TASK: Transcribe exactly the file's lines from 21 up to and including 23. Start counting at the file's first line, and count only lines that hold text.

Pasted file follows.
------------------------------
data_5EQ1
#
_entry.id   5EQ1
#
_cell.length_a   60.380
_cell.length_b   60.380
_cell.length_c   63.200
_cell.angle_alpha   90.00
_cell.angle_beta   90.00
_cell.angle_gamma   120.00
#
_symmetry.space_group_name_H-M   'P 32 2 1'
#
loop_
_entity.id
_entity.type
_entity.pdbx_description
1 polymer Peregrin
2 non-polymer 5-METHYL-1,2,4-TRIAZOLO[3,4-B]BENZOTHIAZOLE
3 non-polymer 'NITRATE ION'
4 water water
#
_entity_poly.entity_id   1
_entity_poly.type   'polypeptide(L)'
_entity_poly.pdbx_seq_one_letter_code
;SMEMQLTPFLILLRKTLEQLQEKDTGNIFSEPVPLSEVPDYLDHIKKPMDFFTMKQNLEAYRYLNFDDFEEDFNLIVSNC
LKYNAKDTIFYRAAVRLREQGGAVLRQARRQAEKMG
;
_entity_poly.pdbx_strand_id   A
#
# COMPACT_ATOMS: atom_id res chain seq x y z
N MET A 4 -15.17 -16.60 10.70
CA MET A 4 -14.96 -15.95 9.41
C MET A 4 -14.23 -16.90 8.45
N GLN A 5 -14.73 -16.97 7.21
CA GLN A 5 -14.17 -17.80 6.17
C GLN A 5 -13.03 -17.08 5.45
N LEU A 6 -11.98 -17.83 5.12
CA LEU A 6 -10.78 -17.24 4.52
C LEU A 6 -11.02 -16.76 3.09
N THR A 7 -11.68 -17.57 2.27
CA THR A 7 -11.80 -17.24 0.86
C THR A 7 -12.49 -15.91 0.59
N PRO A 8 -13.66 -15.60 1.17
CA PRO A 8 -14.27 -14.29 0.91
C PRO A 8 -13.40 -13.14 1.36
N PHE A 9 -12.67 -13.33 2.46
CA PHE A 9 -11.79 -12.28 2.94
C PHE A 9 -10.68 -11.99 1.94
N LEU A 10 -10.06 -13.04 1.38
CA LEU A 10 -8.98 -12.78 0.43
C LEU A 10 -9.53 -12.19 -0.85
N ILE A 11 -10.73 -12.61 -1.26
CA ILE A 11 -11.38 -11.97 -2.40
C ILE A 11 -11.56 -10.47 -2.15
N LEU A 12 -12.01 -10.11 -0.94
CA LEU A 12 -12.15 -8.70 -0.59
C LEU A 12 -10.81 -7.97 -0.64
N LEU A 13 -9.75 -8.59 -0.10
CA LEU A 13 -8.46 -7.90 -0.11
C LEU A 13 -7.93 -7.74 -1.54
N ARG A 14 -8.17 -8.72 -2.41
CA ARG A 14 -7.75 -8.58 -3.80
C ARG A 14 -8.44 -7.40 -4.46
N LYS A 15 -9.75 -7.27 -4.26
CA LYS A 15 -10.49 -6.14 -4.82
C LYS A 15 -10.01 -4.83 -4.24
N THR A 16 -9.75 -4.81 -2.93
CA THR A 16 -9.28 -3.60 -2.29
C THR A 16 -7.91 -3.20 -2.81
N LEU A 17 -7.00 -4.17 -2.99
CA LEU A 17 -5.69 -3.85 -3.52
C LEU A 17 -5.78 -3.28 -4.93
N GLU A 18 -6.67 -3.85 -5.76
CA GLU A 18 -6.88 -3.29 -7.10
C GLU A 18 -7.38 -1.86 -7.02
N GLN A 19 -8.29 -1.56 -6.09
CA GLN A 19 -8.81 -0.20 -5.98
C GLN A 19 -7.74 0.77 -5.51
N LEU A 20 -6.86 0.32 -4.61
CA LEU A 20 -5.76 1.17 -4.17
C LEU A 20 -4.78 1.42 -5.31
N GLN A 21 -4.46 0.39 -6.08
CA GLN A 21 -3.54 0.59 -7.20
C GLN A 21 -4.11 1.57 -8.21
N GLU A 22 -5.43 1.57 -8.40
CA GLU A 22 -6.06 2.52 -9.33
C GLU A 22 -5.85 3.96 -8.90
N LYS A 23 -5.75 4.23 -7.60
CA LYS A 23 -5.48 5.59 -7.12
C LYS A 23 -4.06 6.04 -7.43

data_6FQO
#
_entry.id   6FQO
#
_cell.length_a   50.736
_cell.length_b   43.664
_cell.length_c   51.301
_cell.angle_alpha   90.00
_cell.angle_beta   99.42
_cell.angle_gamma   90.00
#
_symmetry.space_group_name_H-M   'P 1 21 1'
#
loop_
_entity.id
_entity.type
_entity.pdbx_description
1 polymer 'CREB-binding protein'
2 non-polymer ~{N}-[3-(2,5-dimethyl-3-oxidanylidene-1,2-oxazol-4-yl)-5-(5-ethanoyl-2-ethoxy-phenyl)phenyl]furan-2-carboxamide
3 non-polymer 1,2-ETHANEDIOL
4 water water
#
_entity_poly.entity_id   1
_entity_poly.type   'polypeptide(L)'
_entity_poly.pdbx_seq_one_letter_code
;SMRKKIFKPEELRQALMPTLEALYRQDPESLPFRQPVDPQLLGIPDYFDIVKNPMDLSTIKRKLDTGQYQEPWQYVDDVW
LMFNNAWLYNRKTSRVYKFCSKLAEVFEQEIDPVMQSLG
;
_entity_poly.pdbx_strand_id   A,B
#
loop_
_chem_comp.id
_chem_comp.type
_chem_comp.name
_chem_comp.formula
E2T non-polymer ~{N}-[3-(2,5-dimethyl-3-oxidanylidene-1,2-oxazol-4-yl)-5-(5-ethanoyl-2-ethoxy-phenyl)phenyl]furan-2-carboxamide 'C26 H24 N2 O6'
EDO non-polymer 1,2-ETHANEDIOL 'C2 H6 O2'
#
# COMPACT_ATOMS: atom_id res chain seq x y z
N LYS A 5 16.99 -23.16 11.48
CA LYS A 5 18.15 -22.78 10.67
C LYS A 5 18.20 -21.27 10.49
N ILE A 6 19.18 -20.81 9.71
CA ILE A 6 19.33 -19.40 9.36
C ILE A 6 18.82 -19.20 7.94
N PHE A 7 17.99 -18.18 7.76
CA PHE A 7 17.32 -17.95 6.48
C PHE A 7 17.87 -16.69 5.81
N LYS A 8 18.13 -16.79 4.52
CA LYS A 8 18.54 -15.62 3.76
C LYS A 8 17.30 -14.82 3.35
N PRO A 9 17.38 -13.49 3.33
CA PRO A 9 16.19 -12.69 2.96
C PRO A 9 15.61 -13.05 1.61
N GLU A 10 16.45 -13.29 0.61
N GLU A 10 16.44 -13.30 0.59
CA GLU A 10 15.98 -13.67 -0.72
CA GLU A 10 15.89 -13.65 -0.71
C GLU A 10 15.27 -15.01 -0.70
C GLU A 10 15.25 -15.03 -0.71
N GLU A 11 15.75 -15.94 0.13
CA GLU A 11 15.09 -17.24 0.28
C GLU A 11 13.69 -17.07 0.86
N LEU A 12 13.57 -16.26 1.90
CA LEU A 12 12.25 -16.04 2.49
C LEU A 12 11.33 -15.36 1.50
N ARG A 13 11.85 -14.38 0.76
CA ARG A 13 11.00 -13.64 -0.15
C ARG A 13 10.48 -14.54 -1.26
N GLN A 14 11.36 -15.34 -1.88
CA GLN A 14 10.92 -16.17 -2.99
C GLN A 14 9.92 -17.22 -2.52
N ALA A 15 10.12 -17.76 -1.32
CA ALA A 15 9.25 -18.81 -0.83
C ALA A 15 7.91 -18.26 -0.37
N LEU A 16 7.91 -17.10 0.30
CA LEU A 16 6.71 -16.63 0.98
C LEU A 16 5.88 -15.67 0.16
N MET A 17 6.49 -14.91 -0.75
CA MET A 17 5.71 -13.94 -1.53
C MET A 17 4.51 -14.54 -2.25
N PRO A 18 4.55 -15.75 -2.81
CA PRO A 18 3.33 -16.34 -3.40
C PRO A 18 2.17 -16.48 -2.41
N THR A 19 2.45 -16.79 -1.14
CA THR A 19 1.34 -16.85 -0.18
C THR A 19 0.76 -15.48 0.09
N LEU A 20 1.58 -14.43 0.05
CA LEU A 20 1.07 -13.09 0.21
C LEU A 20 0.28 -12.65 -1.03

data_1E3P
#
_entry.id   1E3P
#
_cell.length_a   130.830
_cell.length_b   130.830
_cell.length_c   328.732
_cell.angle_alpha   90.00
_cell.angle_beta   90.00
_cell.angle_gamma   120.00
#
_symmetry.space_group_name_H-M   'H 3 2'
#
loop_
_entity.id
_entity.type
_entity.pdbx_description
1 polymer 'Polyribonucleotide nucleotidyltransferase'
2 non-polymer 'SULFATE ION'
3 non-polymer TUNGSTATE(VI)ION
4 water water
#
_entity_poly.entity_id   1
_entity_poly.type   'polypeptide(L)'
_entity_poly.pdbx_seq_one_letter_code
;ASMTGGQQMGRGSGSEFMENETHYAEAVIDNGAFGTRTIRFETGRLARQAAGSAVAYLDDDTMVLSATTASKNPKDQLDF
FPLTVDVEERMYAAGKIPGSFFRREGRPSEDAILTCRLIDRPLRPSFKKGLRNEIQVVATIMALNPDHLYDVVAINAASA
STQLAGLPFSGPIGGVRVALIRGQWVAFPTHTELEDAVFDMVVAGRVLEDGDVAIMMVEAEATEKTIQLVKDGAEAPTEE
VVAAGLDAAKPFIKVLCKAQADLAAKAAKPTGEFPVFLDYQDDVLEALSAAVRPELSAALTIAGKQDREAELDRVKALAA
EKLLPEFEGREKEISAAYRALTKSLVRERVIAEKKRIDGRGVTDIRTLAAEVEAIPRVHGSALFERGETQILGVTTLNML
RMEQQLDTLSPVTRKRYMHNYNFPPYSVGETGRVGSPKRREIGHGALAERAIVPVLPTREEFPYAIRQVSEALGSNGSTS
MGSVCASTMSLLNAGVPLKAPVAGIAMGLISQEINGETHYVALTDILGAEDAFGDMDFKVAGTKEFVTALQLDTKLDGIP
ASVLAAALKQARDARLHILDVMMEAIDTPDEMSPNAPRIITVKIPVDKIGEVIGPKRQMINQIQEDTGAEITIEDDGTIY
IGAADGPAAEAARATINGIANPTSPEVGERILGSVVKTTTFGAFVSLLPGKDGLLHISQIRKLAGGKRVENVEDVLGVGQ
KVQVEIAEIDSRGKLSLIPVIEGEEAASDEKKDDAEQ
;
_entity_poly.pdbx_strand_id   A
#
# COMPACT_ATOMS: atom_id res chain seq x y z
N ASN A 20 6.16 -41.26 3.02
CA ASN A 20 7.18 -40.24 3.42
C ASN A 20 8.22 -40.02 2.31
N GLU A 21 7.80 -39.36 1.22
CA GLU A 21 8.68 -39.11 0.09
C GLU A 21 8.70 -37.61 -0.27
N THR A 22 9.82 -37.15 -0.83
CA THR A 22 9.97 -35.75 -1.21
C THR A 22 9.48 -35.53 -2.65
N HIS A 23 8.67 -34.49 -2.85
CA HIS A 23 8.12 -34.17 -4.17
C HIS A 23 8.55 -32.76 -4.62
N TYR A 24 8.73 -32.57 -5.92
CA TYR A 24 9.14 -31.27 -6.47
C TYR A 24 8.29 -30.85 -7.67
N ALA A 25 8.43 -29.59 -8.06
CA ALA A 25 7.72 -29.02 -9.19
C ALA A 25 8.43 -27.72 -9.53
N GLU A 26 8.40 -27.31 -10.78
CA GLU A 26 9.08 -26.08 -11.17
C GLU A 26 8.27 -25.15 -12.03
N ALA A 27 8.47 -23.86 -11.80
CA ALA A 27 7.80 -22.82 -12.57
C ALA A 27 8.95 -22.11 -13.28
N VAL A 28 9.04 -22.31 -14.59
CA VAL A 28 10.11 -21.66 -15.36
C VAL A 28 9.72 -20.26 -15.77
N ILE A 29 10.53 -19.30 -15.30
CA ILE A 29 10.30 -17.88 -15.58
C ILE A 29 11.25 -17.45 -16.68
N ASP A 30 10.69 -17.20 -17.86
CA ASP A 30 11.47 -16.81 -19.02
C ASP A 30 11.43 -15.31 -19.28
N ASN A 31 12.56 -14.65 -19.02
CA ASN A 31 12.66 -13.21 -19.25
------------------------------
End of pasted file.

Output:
4 water water
#
_entity_poly.entity_id   1